5 pm

Mike Gapes (Ilford, South) (Lab/Co-op): I want to concentrate on just three areas, beginning with the future of the Lisbon treaty. The Irish Government will no doubt introduce their own proposals in the next few days, and it is important that the UK continues to recognise that they will need to find a way to deal with that problem in their own time. That will certainly mean that, next year, it will not be not possible for the changes envisaged in the Lisbon treaty to come into effect in accordance with the original timetable, which raises questions about what will happen with regard to the future of the Commission, about the number of Commissioners, and about the size of the European Parliament.

If elections for the European Parliament are to go ahead next June, they will do so on the basis set out in the previous treaty—the Nice treaty—and not as envisaged in the Lisbon treaty. That is important, because a different number of Members are involved. There is the question, too, about the fact that the existing Nice treaty says that we should move to a situation in which the number of Commissioners is lower than the total number of states. That could give rise to a complex position on the relationship between the size of the Parliament and the size of the Commission. I hope that when the Minister for Europe responds to the debate, she will clarify the Government’s attitude to those questions, because either some fancy footwork is needed or we will have to adopt procedures to reconcile the issues if the decision in Ireland is not to be made, as seems quite likely, before next June.

The second issue I should like to highlight—and I touched on this in an intervention on the Foreign Secretary—is related not just to Kosovo but to the
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future of the relationship between the European Union and the western Balkans as a whole. Today, one of the countries emerging from the former Yugoslavia is already within the European Union. A second country, Croatia, is in train to join the EU quite soon. A third country, Macedonia or, to use the term that appears in the documents, the former Yugoslav Republic of Macedonia—

Daniel Kawczynski: That is semantic.

Mike Gapes: It is, but it is politically important. The reality is that there is no way, unless the issue of the name is resolved and unless there is flexibility or agreement between Greece and Macedonia, that that EU membership will happen. That is a fundamental difficulty.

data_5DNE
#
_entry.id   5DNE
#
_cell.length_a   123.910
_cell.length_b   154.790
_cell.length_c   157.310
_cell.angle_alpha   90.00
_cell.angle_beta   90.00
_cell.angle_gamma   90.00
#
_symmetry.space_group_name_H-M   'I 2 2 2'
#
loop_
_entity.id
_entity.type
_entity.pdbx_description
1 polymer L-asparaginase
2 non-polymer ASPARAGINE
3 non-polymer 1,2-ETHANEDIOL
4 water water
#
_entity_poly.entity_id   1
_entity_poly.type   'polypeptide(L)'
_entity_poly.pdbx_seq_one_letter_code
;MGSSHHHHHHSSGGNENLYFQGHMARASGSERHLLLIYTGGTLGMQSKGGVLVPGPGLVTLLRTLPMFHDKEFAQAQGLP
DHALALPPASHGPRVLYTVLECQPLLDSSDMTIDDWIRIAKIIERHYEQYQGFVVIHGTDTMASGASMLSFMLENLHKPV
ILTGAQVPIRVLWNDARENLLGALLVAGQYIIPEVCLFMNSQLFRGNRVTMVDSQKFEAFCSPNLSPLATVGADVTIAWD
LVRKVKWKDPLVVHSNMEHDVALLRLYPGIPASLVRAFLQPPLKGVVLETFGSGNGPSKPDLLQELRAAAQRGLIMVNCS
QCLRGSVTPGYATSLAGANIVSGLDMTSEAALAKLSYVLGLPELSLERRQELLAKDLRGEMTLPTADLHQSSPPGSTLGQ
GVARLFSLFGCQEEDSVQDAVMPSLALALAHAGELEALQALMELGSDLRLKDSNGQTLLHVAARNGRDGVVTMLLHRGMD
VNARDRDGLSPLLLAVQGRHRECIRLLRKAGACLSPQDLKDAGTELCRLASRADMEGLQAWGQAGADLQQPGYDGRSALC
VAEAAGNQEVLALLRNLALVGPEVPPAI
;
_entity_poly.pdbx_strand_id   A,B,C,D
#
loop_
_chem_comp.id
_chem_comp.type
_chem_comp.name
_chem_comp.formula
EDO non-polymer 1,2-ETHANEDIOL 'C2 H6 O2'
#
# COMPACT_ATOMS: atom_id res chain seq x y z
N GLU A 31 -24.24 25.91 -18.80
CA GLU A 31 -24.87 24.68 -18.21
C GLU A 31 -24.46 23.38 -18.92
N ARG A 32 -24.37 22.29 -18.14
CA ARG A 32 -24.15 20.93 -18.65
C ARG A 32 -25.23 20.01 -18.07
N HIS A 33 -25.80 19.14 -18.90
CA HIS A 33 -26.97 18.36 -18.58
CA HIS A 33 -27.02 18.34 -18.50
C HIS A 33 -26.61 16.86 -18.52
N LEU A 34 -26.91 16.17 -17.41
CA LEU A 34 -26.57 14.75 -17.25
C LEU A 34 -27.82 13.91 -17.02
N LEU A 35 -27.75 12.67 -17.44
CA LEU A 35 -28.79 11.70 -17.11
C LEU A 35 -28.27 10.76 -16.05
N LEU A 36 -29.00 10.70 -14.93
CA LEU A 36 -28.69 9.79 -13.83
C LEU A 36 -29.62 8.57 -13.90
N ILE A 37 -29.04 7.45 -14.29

Alongside the questions of Croatia and Macedonia, there is the question of what will happen to Serbia, on which outstanding issues relate to what is happening in Kosovo, including the unresolved question that only 52 countries recognise its independence and that five EU states to date still do not do so. We are therefore in difficulties regarding the Serbian application to join the EU. In addition, we must look at the other countries that emerged from that region. I do not want to go through each of them in turn, but there is an important associated question to consider. Albania was not part of the former Yugoslavia, but it has its own history, and there are difficulties arising from its internal political turmoil.

There will be a general election in Albania in the near future. I hope that the Albanians resolve their current internal difficulties and that the election is free, fair and subject to international standards, so that all countries in Europe can say that Albania is continuing to make good progress towards its aspiration of joining the EU. I hope that that is the case, but there are some controversial issues about electoral systems and related matters, which have led to some Albanian Members of Parliament going on hunger strike. We do not do it that way in this country—we just get involved in arguments that look a little bit facetious to the rest of the world—but perhaps the day will come when Members of Parliament in this country go on hunger strike.

Daniel Kawczynski: The hon. Gentleman is Chairman of the Foreign Affairs Committee, so does he agree that Greece should not be able to veto Macedonia’s joining the EU unless the issue of the name is resolved?

Mike Gapes: Unfortunately for the hon. Gentleman and all of us who want to see simple solutions to such matters, EU enlargement cannot take place without the agreement of all member states, which is how it has always been. Regardless of how unreasonably or intransigently a country takes a particular view in blocking the membership of another country, that membership will not happen. Similarly, if one EU member state were to decide to block Turkey’s membership for ever, Turkey’s membership would not happen. That is the reality. The hon. Gentleman is younger than me, so perhaps he was not born at the time, but he knows that General de Gaulle—there is a cartoon about this in Portcullis House—vetoed British membership in the 1960s, so there is a precedent.